Filmmakers Tim Hetherington and Sebastian Junger were embedded with U.S. soldiers from the 173rd Airborne Brigade in a firebase in Afghanistan's remote Korengal Valley throughout 2007 and 2008. Their resulting documentary, "Restrepo," was released in 2010; only now is it screening in Japan, and the irony is that almost nothing has changed in the interim.
At 14 years and counting, Afghanistan remains America's longest war, and President Barack Obama's plan to withdraw all U.S. troops from the country isn't happening anytime soon. The endless slog of counterinsurgency continues, and it seems like America's gun lobby, the National Rifle Association, was right about one thing: a nation awash in firearms can indeed resist governance if it chooses to do so.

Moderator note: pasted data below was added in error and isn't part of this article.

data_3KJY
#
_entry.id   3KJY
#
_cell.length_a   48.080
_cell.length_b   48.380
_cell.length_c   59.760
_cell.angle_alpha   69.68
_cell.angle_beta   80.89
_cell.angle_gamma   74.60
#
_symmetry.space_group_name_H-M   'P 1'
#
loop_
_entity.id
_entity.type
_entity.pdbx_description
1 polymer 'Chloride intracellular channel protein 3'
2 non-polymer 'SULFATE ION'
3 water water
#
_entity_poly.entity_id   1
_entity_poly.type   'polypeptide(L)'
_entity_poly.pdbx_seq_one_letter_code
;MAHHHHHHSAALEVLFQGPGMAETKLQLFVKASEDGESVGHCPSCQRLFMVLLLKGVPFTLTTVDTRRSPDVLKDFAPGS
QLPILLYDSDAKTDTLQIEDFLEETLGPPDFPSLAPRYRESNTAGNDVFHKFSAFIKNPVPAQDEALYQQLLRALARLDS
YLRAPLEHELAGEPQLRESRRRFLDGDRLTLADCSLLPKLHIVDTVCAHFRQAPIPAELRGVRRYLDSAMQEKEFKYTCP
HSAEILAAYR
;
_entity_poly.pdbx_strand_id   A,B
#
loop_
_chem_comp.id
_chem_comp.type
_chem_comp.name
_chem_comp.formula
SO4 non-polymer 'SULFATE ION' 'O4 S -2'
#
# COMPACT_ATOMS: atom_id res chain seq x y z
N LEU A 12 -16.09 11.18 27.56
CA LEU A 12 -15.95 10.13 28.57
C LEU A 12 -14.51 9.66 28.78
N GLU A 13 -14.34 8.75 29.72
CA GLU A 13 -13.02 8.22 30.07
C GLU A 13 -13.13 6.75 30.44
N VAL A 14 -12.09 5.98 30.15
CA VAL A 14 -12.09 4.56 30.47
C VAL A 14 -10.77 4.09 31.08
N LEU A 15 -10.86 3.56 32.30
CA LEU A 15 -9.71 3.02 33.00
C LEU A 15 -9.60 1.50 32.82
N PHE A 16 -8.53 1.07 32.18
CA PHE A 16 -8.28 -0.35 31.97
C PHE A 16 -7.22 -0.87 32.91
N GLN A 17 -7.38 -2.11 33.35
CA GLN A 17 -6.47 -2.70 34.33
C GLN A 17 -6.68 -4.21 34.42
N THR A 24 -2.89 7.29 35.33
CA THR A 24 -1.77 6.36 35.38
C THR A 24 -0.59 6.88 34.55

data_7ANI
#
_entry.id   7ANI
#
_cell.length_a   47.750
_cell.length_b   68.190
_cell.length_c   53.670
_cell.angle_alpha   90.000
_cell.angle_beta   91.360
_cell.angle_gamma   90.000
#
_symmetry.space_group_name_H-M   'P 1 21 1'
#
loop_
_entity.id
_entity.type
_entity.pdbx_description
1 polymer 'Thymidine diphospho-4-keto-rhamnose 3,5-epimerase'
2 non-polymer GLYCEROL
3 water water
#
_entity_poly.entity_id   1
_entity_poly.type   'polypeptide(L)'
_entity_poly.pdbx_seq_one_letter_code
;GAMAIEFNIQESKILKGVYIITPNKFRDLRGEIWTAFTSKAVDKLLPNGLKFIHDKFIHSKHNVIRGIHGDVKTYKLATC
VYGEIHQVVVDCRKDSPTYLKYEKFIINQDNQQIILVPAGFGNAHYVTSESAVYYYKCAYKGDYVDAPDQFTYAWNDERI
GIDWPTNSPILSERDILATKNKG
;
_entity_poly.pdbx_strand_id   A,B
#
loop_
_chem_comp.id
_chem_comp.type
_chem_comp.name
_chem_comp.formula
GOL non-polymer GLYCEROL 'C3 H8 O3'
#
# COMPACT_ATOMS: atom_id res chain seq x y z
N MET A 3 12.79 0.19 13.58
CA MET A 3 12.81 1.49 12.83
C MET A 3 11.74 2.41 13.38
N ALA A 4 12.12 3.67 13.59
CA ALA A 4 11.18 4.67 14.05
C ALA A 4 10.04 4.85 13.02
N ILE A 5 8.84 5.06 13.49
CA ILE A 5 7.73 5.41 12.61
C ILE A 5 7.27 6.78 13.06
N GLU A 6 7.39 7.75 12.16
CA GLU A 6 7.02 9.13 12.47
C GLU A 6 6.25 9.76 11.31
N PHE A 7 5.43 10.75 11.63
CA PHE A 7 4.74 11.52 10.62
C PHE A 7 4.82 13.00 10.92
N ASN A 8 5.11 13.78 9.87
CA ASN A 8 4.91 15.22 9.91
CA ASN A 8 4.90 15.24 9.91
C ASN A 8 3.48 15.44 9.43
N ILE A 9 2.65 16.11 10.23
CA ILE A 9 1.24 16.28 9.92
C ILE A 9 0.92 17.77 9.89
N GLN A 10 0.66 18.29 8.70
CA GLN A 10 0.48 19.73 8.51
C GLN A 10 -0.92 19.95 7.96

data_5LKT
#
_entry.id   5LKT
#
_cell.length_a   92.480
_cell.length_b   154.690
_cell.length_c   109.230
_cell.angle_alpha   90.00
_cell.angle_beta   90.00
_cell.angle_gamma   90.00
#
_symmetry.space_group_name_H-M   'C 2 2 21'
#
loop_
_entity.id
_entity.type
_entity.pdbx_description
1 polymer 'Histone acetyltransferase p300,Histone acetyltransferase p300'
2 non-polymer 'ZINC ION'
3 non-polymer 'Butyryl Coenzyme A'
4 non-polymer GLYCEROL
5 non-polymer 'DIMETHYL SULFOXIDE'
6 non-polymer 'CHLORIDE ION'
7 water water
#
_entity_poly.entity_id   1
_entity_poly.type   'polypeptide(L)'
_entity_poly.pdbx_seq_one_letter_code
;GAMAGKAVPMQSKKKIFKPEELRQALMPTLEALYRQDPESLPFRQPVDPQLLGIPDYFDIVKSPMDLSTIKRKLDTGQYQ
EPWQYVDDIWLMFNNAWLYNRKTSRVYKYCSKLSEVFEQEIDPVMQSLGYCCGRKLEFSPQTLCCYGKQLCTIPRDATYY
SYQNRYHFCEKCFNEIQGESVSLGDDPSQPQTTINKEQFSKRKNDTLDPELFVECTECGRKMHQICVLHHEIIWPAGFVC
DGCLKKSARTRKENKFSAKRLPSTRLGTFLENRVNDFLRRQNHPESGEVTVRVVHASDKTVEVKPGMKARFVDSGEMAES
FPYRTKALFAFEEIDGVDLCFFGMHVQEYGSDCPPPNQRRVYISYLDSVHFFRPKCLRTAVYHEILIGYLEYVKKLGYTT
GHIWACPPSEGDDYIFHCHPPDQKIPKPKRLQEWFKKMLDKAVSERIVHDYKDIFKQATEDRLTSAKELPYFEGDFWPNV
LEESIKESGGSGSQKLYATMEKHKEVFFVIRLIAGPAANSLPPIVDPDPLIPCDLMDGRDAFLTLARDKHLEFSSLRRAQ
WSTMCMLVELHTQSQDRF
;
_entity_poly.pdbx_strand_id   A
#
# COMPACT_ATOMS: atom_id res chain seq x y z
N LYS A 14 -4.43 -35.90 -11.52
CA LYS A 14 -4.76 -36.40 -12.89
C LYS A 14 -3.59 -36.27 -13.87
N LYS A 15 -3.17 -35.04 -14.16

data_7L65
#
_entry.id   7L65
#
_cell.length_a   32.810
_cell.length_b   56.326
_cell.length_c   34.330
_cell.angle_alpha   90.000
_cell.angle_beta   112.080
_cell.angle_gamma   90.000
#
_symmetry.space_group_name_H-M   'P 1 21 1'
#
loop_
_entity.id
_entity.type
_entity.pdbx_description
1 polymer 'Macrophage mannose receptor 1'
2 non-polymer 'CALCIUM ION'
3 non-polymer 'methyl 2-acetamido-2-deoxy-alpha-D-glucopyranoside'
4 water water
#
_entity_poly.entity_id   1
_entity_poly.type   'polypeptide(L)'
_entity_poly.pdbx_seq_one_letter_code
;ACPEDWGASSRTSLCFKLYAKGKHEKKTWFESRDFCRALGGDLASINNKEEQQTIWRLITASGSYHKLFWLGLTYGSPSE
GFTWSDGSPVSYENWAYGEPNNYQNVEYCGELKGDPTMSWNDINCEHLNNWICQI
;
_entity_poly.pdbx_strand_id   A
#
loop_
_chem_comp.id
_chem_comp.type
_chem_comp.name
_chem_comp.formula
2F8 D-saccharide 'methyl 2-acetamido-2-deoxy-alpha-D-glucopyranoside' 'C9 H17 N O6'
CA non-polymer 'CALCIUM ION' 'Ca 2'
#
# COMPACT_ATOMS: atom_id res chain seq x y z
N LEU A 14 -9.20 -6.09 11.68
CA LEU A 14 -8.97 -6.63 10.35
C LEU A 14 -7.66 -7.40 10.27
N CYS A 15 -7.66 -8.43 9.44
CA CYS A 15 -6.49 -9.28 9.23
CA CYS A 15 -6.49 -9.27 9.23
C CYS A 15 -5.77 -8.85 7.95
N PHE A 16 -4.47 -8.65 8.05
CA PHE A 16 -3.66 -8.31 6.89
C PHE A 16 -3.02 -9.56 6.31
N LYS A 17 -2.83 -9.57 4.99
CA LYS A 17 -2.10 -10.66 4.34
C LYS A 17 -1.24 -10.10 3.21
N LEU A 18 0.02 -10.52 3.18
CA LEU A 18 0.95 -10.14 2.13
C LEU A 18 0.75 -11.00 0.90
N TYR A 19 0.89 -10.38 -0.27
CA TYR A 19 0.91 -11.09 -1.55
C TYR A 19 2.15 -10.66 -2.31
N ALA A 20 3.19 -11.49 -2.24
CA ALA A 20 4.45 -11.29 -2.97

"Restrepo," and its 2014 sequel, "Korengal," seek to capture the experience of being deployed on a frontline hilltop in Afghanistan: the grimy living conditions, the isolation, the cautious patrols, the vast stretches of boredom and goofing around, the daily exchanges of fire, and the occasional but shocking casualties.